The Da Vinci Code by Dan Brown

Monday, May 25, 2015

The Da Vinci Code by Dan Brown
Publisher: Doubleday
Publication Date: March 18th, 2003
Pages: 454
Song I Played While Reading: Somewhere to Run by Krewella
Rating: 4 stars

While in Paris on business, Harvard symbolist Robert Langdon receives an urgent late-night phone call. The elderly curator of the Louvre has been murdered inside the museum, a baffling cipher found near the body. As Langdon and a gifted French cryptologist, Sophie Neveu, sort through the bizzare riddles, they are stunned to discover a trail of clues hidden in the works of Da Vinci- clues visible for all to see and yet ingeniously disguised by the painter.
The stakes are raised when Langdon uncovers a startling link: The late curator was involved in the Prior of Sion- an actual secret society whose members include Sir Isaac Newton, Botticelli, Victor Hugo, and Da Vinci, among others. Langdon suspects they are on the hunt for a breathtaking historical secret, one that has proven through the centuries to be as enlightening as it is dangerous. In a frantic race through Paris, and beyond, Langdon and Neveu fin themselves matching wits with a faceless powerbroker who appears to anticipate their every move. Unless they can decipher the labyrinthine puzzle, the Priory's secret- and an explosive ancient truth- will be lost forever. 

This is one of those adult novels that, at least for me, I have to read in my lifetime. I've heard about it all my life, and have seen the controversy over it, so naturally I wanted to read it and form my own opinion. Plus Christine Riccio (my favorite Booktuber) swears by this book. I spontaneously bought it on my kindle last week (I own the physical copy but its currently residing in my home in Chicago), and finally started reading it. And I absolutely loved it.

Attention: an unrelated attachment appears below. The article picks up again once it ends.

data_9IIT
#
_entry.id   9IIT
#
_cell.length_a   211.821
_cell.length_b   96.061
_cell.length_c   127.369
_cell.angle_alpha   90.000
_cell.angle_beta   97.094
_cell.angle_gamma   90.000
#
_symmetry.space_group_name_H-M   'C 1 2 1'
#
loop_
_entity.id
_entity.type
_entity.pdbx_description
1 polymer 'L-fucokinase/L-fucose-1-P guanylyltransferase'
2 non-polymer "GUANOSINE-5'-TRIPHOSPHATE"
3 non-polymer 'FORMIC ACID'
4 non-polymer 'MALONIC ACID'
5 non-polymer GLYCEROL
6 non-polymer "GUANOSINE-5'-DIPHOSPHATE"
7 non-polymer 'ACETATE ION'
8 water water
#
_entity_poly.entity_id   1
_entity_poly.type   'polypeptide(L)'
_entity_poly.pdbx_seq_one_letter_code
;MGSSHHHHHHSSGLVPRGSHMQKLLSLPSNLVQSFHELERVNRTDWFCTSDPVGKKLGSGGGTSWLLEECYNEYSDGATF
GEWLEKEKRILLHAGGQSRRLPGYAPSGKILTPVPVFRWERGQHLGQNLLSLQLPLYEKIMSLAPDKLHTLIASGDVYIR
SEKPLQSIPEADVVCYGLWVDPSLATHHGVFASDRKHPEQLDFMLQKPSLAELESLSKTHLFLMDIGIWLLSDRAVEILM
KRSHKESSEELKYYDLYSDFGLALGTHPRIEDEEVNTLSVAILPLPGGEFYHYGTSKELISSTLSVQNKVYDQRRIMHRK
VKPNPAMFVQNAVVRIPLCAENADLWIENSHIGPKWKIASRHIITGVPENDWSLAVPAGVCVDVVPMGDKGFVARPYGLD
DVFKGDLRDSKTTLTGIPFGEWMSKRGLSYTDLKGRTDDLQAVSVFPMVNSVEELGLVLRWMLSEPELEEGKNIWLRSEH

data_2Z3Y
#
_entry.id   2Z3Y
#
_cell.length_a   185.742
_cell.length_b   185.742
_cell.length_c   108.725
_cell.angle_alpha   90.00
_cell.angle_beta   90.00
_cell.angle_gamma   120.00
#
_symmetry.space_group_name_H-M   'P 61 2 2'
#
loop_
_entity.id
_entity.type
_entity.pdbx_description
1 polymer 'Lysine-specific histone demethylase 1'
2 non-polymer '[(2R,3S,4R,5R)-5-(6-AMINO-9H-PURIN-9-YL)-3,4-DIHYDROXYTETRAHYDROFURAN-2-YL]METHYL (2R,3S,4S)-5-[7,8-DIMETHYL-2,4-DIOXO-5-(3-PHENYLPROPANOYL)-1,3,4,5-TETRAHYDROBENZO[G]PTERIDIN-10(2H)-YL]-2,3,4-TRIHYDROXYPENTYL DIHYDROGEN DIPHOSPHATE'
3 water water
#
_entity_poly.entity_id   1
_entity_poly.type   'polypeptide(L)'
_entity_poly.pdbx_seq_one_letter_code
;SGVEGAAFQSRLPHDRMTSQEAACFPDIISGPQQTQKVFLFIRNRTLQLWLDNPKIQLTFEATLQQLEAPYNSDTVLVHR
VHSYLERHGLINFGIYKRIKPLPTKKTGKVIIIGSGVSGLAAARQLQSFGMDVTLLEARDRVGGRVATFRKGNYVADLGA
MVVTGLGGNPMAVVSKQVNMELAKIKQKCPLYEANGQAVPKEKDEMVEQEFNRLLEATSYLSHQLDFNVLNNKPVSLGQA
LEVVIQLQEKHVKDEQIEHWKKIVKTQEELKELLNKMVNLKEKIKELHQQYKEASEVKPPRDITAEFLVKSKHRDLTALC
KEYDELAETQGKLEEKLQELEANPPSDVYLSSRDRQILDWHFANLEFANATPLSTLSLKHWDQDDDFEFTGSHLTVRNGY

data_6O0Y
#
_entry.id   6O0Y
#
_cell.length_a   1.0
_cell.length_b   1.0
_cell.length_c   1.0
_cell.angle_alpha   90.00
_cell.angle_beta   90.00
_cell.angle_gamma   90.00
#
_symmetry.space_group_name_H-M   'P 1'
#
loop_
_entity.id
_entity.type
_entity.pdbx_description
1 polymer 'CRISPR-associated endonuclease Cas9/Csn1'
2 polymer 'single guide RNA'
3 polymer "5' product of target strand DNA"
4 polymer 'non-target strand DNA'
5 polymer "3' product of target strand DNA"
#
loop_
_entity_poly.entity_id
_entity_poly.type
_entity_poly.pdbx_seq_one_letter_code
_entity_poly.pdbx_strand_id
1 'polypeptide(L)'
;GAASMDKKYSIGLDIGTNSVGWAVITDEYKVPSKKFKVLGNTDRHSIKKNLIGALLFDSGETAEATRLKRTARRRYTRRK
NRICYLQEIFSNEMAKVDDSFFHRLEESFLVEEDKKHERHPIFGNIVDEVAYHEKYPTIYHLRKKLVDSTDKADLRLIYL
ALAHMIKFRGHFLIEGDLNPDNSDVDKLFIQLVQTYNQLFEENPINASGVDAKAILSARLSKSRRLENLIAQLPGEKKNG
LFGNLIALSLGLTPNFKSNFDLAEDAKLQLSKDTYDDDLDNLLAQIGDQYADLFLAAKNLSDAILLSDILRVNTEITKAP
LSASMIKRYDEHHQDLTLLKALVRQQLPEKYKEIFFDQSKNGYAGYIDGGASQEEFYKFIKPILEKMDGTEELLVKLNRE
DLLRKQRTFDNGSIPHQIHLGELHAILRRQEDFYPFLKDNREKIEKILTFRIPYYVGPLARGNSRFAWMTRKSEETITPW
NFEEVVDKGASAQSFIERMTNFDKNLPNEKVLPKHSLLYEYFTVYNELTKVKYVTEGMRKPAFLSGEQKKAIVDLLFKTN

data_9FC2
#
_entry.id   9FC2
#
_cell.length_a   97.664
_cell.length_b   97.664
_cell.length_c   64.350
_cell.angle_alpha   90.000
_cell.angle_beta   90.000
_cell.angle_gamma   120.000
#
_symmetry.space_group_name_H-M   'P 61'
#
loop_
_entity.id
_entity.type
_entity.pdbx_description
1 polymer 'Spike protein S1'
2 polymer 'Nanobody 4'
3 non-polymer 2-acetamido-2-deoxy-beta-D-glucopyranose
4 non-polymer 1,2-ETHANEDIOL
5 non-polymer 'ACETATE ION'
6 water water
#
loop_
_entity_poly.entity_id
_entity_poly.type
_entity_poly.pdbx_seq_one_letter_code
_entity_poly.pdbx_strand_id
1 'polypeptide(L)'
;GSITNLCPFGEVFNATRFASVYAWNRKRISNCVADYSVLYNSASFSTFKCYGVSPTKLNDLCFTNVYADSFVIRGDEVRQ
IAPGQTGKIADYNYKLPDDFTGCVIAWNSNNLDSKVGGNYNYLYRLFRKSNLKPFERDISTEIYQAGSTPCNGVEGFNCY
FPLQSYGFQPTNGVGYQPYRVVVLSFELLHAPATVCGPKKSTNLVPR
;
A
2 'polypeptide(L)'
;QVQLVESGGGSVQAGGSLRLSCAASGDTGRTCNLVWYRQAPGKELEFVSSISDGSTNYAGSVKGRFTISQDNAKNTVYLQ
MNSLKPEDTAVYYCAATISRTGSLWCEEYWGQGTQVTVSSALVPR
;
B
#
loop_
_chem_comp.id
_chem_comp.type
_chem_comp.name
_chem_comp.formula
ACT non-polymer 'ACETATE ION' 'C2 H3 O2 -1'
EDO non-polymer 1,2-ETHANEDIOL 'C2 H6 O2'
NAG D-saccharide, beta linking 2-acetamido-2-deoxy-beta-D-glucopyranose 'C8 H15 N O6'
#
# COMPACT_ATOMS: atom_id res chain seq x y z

I think the combination of my neutral take on religion and my open-mindedness led me to absolutely devouring this book. Based on some truth, Brown formed some pretty shocking statements in here about the Church and Jesus Christ, so I think some people, even though this is technically a work of fiction, will be rubbed the wrong way. But I love a good scandal and found this book to be super engrossing, to the point where I would stop reading and feel almost drunk off all the information I was learning. This took me 5 days to read and on one of those days, I was cooped up in my room almost all day. Unless you enjoy the feeling of your brain oozing out of your ears, then I recommend you only read this in spurts. For someone like me, who has a very small amount of knowledge on religion, this was a BOATLOAD of information.
But I never once faltered and honestly found everything so damn fascinating. Brown managed to weave together history and facts alongside heart-stopping action, making this a fantastic historical thriller. I didn't even know that type of genre really existed, yet here I am, in awe that I both learned something and ran all over Europe with wanted fugitives.
The characters lacked emotion and I didn't feel much of a connection, but this story is obviously all about the details, and for that it gets an A+ in my book.


  1. This is definitely one that I've been wanting to read for the longest time but still haven't! I saw the movie and was really confused, so I feel that reading the book would definitely help with that.
    Krystianna @ Downright Dystopian

    1. Oh yeah, its definitely easier to understand while reading it. (I'm assuming, cause it was super easy for me to understand) But it's so so good, and as long as you find it interesting I'm sure you'll love it :)